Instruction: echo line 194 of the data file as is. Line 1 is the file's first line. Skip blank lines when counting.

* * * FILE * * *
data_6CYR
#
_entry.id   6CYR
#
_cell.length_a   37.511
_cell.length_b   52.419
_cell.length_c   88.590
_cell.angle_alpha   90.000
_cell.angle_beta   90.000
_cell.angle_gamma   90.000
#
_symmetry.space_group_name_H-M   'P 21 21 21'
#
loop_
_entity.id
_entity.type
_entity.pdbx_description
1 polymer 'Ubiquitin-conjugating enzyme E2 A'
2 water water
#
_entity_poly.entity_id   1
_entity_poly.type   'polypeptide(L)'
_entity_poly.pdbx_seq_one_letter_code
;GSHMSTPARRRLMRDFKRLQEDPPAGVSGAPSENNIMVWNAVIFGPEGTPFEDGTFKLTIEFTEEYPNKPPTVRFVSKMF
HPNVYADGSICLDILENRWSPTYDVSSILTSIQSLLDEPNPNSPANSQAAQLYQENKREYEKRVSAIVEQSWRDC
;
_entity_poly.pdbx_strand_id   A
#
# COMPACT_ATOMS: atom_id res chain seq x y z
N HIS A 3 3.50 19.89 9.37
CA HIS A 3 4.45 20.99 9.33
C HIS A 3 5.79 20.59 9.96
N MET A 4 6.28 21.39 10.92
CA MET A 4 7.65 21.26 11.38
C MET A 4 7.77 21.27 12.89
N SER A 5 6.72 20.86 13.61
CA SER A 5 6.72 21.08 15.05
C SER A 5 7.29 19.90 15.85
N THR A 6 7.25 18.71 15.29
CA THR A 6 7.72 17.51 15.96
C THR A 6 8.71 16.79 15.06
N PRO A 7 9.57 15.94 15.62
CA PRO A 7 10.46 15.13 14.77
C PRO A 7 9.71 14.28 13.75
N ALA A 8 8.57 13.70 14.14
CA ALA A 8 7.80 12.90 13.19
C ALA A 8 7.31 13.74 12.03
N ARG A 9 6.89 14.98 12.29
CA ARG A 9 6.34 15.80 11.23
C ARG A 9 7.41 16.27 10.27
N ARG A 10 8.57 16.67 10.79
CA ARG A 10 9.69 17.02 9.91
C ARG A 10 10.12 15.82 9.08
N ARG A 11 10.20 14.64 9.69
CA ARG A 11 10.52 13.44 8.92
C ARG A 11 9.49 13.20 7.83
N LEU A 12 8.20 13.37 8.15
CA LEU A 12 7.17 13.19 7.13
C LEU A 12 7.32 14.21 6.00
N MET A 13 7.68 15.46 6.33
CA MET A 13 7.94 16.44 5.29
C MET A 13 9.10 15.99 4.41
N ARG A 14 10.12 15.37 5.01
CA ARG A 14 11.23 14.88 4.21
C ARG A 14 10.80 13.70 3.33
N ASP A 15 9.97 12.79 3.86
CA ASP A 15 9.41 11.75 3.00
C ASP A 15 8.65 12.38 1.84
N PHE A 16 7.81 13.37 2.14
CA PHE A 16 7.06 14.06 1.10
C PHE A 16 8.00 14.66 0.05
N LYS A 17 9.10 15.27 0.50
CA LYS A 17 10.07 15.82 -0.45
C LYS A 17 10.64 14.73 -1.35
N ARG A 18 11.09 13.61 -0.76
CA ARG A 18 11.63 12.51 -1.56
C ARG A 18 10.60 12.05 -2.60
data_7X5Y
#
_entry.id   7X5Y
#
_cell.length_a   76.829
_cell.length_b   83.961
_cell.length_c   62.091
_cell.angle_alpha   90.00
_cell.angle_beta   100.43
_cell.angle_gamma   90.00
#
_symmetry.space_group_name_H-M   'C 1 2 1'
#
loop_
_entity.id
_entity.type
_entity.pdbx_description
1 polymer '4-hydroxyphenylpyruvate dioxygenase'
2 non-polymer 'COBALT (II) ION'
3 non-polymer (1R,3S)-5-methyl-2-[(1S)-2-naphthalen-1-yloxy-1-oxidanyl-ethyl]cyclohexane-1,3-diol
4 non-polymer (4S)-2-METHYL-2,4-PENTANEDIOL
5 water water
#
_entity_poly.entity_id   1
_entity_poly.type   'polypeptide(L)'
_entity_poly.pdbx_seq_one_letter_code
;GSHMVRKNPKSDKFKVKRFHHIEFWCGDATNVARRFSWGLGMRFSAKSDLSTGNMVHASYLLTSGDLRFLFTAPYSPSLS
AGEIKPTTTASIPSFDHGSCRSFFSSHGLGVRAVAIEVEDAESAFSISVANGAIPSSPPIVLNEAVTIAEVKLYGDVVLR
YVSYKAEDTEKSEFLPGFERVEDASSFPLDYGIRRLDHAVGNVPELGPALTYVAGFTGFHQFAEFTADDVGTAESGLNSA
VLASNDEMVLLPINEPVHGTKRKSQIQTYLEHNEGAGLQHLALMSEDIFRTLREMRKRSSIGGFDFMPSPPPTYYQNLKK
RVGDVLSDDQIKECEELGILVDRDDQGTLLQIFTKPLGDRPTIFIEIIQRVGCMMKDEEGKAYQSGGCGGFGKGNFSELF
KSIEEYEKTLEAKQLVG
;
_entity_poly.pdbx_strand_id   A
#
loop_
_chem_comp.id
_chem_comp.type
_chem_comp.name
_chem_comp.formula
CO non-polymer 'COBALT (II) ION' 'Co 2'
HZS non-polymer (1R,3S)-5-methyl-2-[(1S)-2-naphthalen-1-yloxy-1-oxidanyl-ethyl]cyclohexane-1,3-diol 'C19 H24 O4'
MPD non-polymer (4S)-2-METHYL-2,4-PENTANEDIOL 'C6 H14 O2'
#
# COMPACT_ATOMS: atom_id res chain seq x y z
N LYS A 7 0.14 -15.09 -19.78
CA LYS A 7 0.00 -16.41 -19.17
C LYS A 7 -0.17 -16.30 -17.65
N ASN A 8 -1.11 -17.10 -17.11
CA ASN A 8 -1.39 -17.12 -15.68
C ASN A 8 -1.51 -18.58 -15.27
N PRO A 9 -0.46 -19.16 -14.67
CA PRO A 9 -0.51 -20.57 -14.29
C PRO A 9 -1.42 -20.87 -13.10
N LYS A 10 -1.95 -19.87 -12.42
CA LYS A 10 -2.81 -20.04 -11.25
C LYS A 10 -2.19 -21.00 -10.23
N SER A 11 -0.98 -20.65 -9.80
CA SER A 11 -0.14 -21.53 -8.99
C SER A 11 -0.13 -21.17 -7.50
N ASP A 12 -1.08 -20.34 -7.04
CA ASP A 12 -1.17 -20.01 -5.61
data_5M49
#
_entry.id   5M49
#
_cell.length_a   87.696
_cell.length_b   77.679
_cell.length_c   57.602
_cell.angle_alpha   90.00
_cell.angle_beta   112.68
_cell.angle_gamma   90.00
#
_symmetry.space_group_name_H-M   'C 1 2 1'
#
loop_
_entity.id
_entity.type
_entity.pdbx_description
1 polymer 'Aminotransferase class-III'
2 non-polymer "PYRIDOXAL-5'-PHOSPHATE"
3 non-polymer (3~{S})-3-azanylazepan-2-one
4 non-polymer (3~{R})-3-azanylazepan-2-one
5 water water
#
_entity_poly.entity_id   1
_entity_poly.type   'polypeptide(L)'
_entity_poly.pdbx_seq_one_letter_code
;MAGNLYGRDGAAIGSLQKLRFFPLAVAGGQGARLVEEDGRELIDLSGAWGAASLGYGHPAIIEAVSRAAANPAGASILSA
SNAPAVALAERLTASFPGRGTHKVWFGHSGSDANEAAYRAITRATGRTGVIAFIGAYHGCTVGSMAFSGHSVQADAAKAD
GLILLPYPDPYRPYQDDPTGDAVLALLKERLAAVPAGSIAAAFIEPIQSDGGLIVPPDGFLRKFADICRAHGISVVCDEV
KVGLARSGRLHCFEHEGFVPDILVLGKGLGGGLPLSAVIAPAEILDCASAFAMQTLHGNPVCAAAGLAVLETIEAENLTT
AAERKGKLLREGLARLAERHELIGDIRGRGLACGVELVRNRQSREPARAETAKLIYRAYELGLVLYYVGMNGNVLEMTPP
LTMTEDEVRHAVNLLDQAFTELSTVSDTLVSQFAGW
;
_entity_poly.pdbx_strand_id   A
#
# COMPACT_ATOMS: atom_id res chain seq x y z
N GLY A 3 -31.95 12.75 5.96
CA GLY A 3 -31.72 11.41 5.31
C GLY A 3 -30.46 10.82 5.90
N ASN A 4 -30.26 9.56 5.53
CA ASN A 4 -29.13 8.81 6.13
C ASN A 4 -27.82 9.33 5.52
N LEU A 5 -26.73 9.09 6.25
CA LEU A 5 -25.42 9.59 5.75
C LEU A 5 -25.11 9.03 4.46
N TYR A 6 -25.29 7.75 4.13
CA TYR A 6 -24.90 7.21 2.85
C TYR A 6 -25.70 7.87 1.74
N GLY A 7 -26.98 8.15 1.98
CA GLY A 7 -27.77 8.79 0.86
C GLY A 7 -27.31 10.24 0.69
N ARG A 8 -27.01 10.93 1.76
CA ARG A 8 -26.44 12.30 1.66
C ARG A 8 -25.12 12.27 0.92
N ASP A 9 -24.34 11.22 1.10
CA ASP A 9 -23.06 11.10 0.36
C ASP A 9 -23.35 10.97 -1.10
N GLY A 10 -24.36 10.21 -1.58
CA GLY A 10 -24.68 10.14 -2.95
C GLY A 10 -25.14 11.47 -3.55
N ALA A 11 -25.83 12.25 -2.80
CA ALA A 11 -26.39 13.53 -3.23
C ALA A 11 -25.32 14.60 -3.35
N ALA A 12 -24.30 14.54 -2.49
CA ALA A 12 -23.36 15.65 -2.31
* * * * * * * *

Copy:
N ASP A 9 -24.34 11.22 1.10